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Success! Emily from Uganda raised $187 to fund a mass removal.

Emily
100%
  • $187 raised, $0 to go
$187
raised
$0
to go
Fully funded
Emily's treatment was fully funded on May 10, 2020.

Photo of Emily post-operation

December 11, 2019

Emily underwent a mass removal.

Emily Tukasingura underwent successful excision treatment for a bilateral ganglionic cyst. She now feels much better, free from the pain and the disfigurement and feels she can now do her domestic works like washing and the farm activities.

Emily says, “my prayer will always be directed to you people because you have really saved my life of which I couldn’t believe. May you continue with the spirit. I will continue with cultivation activities.”

Emily Tukasingura underwent successful excision treatment for a bilateral ganglionic cyst. She now feels much better, free from the pain and...

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November 4, 2019

Emily is a peasant farmer from Uganda. Emily visited our hospital with complaints of a progressive swelling on her bilateral wrists which has been present for the past five years. The swelling has limited her ability to attend to her daily duties such as preparing meals and cultivation. She has never received medical care previously due to inability to pay. She heard of our funding program and visited the hospital. She was diagnosed with a bilateral ganglion cyst and surgery was recommended. If not treated, Emily is at risk of total discomfort and limited utility of her hands. Emily is the mother of three children who are all in school. She tends to her small farm with limited output and income. Her husband joins her in the farm and their efforts only yield income sufficient for just their basic needs. Emily appeals for financial assistance.

Emily traveled to our medical partner’s care center to receive treatment. On November 5th, surgeons will remove the mass. Now, Emily needs help to raise $187 to fund this procedure.

Emily says, “I hope for a better treatment and relief of this condition after surgery and I continue doing farming for the survival of my family.”

Emily is a peasant farmer from Uganda. Emily visited our hospital with complaints of a progressive swelling on her bilateral wrists which ha...

Read more

Emily's Timeline

  • November 4, 2019
    PROFILE SUBMITTED

    Emily was submitted by Robert Kariuki, Process Coordinator at African Mission Healthcare.

  • November 6, 2019
    TREATMENT OCCURRED

    Emily received treatment at Karoli Lwanga Hospital, Nyakibale in Uganda. Medical partners often provide care to patients accepted by Watsi before those patients are fully funded, operating under the guarantee that the cost of care will be paid for by donors.

  • November 19, 2019
    PROFILE PUBLISHED

    Emily's profile was published to start raising funds.

  • December 11, 2019
    TREATMENT UPDATE

    Emily's treatment was successful. Read the update.

  • May 10, 2020
    FULLY FUNDED

    Emily's treatment was fully funded.

Funded by 4 donors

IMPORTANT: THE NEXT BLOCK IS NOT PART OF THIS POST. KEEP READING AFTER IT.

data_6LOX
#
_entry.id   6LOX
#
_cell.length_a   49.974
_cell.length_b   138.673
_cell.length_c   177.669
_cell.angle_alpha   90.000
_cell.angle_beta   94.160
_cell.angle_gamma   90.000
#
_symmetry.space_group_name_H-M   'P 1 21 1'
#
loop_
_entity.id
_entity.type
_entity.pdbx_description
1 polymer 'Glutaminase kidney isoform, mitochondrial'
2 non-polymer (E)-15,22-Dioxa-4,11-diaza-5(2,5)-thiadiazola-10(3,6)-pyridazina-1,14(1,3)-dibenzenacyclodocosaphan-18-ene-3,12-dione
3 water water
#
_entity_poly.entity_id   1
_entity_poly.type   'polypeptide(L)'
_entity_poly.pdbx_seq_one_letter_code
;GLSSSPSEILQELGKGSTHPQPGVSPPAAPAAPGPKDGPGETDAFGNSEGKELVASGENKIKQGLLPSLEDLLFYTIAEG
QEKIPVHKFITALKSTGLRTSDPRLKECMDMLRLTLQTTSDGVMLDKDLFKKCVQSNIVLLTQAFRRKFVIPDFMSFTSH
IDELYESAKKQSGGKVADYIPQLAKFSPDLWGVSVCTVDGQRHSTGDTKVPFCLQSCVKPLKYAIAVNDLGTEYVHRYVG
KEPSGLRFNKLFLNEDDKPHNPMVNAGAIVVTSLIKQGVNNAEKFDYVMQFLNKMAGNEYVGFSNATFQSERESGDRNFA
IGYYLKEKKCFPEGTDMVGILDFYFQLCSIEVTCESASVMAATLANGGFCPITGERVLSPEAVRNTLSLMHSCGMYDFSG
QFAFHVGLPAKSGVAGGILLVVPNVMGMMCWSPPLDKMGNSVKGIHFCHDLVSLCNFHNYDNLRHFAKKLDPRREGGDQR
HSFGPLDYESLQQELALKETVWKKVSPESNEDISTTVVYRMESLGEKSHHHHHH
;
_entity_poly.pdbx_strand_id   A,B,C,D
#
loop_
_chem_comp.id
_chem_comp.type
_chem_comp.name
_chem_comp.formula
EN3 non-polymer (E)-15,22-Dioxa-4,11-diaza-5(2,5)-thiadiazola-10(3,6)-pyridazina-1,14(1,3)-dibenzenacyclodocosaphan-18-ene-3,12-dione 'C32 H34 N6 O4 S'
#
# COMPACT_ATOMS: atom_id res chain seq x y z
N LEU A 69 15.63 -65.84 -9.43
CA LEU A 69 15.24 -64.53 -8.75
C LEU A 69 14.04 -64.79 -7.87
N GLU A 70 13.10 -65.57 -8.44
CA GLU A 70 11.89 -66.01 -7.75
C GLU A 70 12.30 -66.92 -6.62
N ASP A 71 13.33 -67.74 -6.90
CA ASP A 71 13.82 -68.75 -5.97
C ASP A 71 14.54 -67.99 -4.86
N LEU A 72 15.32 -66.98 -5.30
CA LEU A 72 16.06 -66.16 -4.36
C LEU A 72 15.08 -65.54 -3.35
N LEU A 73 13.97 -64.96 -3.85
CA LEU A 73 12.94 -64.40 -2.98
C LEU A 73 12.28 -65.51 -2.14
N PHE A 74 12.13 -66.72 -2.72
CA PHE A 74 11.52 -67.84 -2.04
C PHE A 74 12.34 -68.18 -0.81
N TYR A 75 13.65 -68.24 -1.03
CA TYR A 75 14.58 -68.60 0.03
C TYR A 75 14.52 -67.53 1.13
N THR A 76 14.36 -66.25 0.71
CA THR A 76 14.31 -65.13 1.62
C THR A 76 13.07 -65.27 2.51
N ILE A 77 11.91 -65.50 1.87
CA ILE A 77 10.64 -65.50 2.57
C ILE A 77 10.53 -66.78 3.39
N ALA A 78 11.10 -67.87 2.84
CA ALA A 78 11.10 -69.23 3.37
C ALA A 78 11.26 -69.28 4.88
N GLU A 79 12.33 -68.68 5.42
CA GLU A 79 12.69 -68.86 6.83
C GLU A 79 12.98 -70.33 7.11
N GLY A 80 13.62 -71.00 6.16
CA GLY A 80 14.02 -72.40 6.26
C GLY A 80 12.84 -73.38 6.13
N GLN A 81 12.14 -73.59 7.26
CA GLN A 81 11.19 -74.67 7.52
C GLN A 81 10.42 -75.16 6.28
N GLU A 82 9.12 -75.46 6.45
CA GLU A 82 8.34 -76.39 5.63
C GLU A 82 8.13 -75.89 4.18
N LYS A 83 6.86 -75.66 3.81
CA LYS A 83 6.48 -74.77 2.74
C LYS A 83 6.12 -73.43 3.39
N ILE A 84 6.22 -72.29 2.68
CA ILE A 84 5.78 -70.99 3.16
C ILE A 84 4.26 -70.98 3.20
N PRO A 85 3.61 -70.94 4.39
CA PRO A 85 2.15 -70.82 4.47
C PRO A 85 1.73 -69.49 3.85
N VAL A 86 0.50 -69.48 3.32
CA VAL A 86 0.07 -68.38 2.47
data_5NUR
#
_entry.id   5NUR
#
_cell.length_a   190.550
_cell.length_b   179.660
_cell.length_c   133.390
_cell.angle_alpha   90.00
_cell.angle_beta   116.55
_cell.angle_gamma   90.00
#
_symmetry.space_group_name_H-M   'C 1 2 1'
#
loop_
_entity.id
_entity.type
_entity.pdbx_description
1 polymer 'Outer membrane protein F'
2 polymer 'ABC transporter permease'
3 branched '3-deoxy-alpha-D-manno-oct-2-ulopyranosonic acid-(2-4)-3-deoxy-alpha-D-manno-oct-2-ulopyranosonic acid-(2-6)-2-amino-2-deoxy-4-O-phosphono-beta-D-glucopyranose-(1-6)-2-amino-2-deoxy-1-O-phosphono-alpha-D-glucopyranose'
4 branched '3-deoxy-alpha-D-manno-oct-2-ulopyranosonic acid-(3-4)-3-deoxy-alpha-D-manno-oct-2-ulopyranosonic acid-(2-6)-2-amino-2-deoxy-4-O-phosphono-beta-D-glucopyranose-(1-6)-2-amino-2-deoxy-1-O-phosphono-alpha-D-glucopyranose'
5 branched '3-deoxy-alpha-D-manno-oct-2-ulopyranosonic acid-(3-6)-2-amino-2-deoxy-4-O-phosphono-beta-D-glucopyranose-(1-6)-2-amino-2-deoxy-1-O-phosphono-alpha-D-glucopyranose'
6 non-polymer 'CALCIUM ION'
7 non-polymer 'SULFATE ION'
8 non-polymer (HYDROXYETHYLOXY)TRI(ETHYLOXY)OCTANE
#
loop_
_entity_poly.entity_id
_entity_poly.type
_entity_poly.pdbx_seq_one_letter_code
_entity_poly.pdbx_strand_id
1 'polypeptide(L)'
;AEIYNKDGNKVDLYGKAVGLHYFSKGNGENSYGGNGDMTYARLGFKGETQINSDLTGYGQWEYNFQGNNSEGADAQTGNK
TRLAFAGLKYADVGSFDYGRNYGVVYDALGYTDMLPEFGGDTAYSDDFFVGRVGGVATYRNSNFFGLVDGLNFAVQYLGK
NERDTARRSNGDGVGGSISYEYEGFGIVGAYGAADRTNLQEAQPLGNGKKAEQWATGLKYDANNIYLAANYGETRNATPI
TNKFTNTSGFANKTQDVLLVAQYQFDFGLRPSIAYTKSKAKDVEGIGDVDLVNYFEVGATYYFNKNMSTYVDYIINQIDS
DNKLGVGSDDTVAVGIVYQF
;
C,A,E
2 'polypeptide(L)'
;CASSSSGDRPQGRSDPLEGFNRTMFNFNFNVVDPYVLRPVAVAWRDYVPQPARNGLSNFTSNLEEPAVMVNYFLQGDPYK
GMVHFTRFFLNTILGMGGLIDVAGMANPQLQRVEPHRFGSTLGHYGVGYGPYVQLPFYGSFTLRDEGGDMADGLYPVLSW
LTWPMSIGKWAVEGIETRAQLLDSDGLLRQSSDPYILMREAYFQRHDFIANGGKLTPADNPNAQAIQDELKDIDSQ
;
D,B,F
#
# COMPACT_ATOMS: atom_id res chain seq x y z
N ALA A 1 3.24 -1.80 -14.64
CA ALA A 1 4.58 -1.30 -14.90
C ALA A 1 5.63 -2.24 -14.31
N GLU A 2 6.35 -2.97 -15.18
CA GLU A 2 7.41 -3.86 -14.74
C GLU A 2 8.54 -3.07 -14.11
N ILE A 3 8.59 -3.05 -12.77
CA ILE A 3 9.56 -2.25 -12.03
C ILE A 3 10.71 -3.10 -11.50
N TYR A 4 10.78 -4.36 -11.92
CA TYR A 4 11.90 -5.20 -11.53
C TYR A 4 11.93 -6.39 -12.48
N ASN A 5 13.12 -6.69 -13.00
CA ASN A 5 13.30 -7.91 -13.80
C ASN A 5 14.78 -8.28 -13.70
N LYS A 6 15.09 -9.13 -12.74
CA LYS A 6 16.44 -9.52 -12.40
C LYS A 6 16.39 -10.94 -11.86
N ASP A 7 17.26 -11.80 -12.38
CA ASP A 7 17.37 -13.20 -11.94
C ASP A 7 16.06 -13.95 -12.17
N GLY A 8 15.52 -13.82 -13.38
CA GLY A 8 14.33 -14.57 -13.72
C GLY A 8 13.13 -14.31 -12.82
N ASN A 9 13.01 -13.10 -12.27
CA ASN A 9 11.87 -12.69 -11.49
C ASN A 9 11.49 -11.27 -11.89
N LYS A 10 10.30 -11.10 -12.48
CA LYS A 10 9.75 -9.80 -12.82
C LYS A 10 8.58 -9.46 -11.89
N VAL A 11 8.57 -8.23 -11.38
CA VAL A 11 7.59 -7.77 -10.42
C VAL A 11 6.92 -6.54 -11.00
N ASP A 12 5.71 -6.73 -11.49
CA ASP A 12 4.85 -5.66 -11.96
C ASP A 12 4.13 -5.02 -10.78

Funded by 4 donors

Treatment
Mass Excision
  • Cost Breakdown
  • Diagnosis
  • Procedure
On average, it costs $187 for Emily's treatment
Hospital Fees
$96
Medical Staff
$0
Medication
$29
Supplies
$28
Labs
$34
  • Symptoms
  • Impact on patient's life
  • Cultural or regional significance

​What kinds of symptoms do patients experience before receiving treatment?

Broadly speaking, masses come in two types: benign (not cancer) and malignant (cancer). The types of tumors are many and could range from osteosarcoma of the jaw (a bone tumor) to thyroid enlargement to breast lump to lipoma (benign fat tumor), among others. The symptoms vary depending on the type of tumor. Not all tumors, cancerous or benign, show symptoms. A common benign tumor, such as a lipoma (fatty tumor), may cause local pressure and pain, or may be disfiguring and socially stigmatizing. An ovarian mass may be benign or cancerous and may cause pain, bleeding, or, if malignant, death.

​What is the impact on patients’ lives of living with these conditions?

If the tumor is cancerous, it is usually aggressive and invasive. If not treated (like certain skin cancers, for example) there could be great tissue destruction, pain, deformity, and ultimately death.

What cultural or regional factors affect the treatment of these conditions?

Due to lack of accessibility to treatment facilities, some of the patients have lived with masses for a long time. Access to medical facilities is difficult for people living in remote parts of Uganda.

  • Process
  • Impact on patient's life
  • Risks and side-effects
  • Accessibility
  • Alternatives

What does the treatment process look like?

The patient is usually admitted for three days. They undergo three- to five-hour surgery depending on the location of the mass and whether it's cancerous. After surgery, they are continuously monitored in the wards.

What is the impact of this treatment on the patient’s life?

In the case of cancer, the procedure can be life-saving. In the case of benign tumors, patients can be free of pain or social stigma.

What potential side effects or risks come with this treatment?

If the tumor is cancerous, the surgeon will only try to remove it if the procedure would be curative. If cancer has already spread, then surgery cannot help. Most of these surgeries are not very risky.

How accessible is treatment in the area? What is the typical journey like for a patient to receive care?

There are few qualified facilities and surgeons to perform this procedure.

What are the alternatives to this treatment?

Alternatives depend on the type of tumor. If the tumor is cancerous, chemotherapy may help, but that treatment is even less available than surgery. If the tumor is benign, it depends on the condition but just watching the mass would be one option.

Meet another patient you can support

100% of your donation funds life-changing surgery.

Yin